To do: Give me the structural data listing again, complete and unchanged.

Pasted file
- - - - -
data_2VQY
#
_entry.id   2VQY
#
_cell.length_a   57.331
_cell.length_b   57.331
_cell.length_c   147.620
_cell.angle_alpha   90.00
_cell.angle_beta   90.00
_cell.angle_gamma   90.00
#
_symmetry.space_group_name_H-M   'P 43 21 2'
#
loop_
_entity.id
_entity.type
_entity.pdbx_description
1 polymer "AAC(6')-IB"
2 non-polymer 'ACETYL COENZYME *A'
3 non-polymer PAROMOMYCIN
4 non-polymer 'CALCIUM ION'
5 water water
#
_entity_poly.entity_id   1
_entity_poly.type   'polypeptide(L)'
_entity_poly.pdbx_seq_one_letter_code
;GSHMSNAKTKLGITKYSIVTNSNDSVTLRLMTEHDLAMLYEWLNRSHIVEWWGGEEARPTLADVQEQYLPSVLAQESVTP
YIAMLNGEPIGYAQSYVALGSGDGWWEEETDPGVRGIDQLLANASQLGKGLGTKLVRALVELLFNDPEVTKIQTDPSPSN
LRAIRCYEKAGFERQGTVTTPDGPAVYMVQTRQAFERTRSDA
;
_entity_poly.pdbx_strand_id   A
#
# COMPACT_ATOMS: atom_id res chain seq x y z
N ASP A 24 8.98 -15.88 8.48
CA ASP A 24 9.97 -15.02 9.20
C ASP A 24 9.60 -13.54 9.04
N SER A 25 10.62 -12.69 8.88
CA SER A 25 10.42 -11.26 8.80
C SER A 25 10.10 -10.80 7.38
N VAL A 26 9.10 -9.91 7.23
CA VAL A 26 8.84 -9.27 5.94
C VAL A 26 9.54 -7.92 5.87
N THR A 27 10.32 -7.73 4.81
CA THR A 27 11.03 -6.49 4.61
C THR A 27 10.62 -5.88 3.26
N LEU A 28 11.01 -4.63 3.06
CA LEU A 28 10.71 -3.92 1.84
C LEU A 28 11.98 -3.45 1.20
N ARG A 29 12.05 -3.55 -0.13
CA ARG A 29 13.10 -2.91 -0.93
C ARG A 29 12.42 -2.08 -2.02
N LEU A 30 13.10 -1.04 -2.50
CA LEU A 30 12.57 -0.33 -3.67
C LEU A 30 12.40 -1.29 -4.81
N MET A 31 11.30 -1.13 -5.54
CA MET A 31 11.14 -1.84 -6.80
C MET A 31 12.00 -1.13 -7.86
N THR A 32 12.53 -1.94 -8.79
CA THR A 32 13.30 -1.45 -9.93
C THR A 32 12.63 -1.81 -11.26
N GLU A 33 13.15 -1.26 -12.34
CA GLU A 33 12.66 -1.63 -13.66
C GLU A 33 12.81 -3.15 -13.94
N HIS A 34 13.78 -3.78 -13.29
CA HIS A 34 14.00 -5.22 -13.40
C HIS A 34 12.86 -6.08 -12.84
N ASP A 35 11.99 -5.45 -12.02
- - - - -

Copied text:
data_2VQY
#
_entry.id   2VQY
#
_cell.length_a   57.331
_cell.length_b   57.331
_cell.length_c   147.620
_cell.angle_alpha   90.00
_cell.angle_beta   90.00
_cell.angle_gamma   90.00
#
_symmetry.space_group_name_H-M   'P 43 21 2'
#
loop_
_entity.id
_entity.type
_entity.pdbx_description
1 polymer "AAC(6')-IB"
2 non-polymer 'ACETYL COENZYME *A'
3 non-polymer PAROMOMYCIN
4 non-polymer 'CALCIUM ION'
5 water water
#
_entity_poly.entity_id   1
_entity_poly.type   'polypeptide(L)'
_entity_poly.pdbx_seq_one_letter_code
;GSHMSNAKTKLGITKYSIVTNSNDSVTLRLMTEHDLAMLYEWLNRSHIVEWWGGEEARPTLADVQEQYLPSVLAQESVTP
YIAMLNGEPIGYAQSYVALGSGDGWWEEETDPGVRGIDQLLANASQLGKGLGTKLVRALVELLFNDPEVTKIQTDPSPSN
LRAIRCYEKAGFERQGTVTTPDGPAVYMVQTRQAFERTRSDA
;
_entity_poly.pdbx_strand_id   A
#
# COMPACT_ATOMS: atom_id res chain seq x y z
N ASP A 24 8.98 -15.88 8.48
CA ASP A 24 9.97 -15.02 9.20
C ASP A 24 9.60 -13.54 9.04
N SER A 25 10.62 -12.69 8.88
CA SER A 25 10.42 -11.26 8.80
C SER A 25 10.10 -10.80 7.38
N VAL A 26 9.10 -9.91 7.23
CA VAL A 26 8.84 -9.27 5.94
C VAL A 26 9.54 -7.92 5.87
N THR A 27 10.32 -7.73 4.81
CA THR A 27 11.03 -6.49 4.61
C THR A 27 10.62 -5.88 3.26
N LEU A 28 11.01 -4.63 3.06
CA LEU A 28 10.71 -3.92 1.84
C LEU A 28 11.98 -3.45 1.20
N ARG A 29 12.05 -3.55 -0.13
CA ARG A 29 13.10 -2.91 -0.93
C ARG A 29 12.42 -2.08 -2.02
N LEU A 30 13.10 -1.04 -2.50
CA LEU A 30 12.57 -0.33 -3.67
C LEU A 30 12.40 -1.29 -4.81
N MET A 31 11.30 -1.13 -5.54
CA MET A 31 11.14 -1.84 -6.80
C MET A 31 12.00 -1.13 -7.86
N THR A 32 12.53 -1.94 -8.79
CA THR A 32 13.30 -1.45 -9.93
C THR A 32 12.63 -1.81 -11.26
N GLU A 33 13.15 -1.26 -12.34
CA GLU A 33 12.66 -1.63 -13.66
C GLU A 33 12.81 -3.15 -13.94
N HIS A 34 13.78 -3.78 -13.29
CA HIS A 34 14.00 -5.22 -13.40
C HIS A 34 12.86 -6.08 -12.84
N ASP A 35 11.99 -5.45 -12.02